FREE WEIGHTS VS. MACHINES
Friday, May 29, 2015 at 07:14PM
J Randall Short

"I won’t get hurt working out because I use machines instead of free weights." I hear this statement quite often from patients who have started weight training.

Many trainers of elite athletes believe machines can make you more susceptible to injury.

What? Don’t machines enhance stability during exercise? Yes, they stabilize you. Due to this stabilization, people fail to develop their own ability to stabilize. When using most weight machines, the muscles that stabilize our bodies are not utilized. Training in a one dimensional pattern with machines, leads to injury in a 3-dimensional world. Our bodies are meant to work in an integrated pattern. Isolating a muscle groups, as in a leg extension machine, will be useless when it comes to moving the refrigerator to clean behind it. The lack of stabilizing strength will cause the nervous system to limit the body’s ability to use its machine developed strength. The nervous system will sense an overload to your body’s stabilizing ability and shut your musculature down.

Most sports and everyday activities, such as lifting a load of laundry, picking up a bag of groceries, and starting a mower require strength and coordination in multiple planes of movement. Lifting on a single plane movement machine will increase susceptibility to injury in the other planes of movement. It would make sense to train, at least some of the time, asymmetrically. One of the best methods is the large exercise balls; sometimes called "Swiss balls". Performing exercises on these balls require the use of your stabilizing musculature. Muscle fibers are worked in multiple planes. Exercising on the unstable ball gives you greater stability and makes you less susceptible to injuries from falls and awkward lifting.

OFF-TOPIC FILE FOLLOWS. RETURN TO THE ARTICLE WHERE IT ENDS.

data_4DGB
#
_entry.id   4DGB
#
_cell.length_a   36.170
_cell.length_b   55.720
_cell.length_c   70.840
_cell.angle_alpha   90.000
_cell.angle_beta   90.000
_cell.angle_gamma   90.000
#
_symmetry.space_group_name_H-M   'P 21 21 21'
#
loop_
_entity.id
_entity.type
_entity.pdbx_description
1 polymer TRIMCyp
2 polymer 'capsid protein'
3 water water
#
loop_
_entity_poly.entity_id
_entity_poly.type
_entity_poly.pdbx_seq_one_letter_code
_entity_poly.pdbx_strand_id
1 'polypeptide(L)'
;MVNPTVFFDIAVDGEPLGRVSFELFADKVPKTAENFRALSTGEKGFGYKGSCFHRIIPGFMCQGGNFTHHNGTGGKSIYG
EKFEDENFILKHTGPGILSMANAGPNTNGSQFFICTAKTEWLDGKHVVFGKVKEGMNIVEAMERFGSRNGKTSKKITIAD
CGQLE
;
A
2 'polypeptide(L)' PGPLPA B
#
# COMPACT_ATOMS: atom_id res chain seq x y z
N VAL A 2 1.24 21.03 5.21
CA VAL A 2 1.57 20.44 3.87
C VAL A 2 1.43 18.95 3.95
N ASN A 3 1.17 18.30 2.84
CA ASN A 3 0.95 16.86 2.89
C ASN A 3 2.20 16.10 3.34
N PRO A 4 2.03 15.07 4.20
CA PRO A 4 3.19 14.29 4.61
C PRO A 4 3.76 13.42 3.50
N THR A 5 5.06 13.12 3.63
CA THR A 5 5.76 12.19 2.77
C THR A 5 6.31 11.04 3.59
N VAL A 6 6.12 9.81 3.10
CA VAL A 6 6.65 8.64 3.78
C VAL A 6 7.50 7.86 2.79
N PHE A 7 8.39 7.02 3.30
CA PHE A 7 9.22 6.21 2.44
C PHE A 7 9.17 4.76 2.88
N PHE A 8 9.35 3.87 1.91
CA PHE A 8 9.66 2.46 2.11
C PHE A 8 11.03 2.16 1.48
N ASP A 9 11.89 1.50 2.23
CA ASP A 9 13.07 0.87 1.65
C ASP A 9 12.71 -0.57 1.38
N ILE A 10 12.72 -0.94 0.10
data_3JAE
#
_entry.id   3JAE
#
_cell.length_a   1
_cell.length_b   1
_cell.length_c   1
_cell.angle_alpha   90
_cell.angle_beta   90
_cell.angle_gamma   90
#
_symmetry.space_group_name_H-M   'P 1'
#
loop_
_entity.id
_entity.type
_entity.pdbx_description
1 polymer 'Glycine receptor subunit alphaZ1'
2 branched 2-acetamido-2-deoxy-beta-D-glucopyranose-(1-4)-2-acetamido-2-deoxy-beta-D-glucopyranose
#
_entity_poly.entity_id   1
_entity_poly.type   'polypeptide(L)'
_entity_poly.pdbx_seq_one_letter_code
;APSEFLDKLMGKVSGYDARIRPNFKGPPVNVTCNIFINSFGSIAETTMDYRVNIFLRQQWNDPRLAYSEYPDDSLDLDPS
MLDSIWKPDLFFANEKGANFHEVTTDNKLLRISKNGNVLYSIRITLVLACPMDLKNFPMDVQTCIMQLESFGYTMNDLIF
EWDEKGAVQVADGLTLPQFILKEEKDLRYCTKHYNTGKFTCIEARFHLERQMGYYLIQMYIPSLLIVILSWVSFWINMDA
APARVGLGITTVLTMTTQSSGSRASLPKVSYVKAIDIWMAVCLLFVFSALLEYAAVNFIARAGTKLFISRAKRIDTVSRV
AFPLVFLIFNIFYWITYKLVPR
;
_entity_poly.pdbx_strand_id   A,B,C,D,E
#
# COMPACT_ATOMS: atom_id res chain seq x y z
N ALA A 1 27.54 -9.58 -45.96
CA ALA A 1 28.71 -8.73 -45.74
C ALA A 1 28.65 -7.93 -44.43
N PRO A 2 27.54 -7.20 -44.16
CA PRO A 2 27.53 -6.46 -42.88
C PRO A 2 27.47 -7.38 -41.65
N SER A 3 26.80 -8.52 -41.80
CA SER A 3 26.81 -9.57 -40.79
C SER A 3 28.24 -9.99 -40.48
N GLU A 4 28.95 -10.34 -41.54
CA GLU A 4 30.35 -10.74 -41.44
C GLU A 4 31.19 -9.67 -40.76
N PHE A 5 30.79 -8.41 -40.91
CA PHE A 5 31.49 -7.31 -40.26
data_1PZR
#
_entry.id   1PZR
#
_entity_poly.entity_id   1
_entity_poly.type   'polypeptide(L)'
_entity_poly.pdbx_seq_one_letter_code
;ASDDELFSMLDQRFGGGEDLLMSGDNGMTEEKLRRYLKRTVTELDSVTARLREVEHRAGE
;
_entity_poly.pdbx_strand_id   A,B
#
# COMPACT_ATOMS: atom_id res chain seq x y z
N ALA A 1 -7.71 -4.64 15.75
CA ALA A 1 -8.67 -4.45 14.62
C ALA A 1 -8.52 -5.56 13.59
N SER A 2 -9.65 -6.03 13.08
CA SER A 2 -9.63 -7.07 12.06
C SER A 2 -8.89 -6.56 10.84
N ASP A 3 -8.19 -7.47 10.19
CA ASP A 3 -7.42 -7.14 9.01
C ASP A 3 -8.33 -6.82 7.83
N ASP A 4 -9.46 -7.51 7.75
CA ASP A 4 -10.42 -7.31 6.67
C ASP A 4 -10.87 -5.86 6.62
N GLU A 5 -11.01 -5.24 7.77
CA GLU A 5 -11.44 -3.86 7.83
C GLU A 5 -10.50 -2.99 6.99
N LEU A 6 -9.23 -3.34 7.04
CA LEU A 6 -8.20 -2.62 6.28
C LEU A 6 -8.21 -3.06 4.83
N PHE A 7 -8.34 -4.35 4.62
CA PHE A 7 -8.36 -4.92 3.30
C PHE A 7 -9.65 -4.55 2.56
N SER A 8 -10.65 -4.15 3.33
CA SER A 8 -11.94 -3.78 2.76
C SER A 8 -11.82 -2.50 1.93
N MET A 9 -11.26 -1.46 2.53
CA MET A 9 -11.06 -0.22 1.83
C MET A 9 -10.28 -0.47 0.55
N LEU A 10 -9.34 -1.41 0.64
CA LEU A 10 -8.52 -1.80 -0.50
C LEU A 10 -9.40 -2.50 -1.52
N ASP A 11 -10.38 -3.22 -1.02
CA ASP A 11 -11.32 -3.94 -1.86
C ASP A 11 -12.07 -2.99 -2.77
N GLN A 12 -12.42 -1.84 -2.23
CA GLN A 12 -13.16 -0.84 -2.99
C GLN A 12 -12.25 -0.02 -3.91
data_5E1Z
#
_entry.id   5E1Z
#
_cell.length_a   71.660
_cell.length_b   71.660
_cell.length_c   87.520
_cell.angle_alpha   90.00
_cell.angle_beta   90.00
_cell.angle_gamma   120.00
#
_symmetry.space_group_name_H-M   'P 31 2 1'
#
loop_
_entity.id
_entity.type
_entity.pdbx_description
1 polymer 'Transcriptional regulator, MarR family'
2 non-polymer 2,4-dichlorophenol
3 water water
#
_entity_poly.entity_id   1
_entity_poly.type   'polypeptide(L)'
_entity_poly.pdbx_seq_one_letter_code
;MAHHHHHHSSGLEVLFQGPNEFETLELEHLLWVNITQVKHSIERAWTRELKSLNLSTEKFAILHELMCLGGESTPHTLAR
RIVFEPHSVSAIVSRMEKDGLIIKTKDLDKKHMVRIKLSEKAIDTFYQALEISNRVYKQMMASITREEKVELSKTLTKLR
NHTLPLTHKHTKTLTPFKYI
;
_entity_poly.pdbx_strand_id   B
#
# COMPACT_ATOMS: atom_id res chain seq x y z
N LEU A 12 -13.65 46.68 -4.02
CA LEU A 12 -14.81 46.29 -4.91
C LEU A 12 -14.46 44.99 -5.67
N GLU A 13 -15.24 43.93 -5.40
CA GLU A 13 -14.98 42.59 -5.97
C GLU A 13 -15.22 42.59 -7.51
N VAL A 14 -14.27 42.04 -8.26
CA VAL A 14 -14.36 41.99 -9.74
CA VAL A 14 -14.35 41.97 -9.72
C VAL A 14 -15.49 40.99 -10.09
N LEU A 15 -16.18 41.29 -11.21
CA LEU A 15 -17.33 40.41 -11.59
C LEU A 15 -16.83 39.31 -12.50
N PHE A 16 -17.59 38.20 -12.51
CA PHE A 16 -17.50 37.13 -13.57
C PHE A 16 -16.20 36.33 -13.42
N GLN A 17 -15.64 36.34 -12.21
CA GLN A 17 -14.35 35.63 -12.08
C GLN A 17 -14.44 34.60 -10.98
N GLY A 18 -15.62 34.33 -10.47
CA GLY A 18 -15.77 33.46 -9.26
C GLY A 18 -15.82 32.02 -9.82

Do some sort of exercise every day. Make it a habit. The balls don’t take up a much room, they are extremely versatile, and the whole family can use them. Now, just do it!

Article originally appeared on Short Chiropractic (http://www.shortchiropractic.com/).
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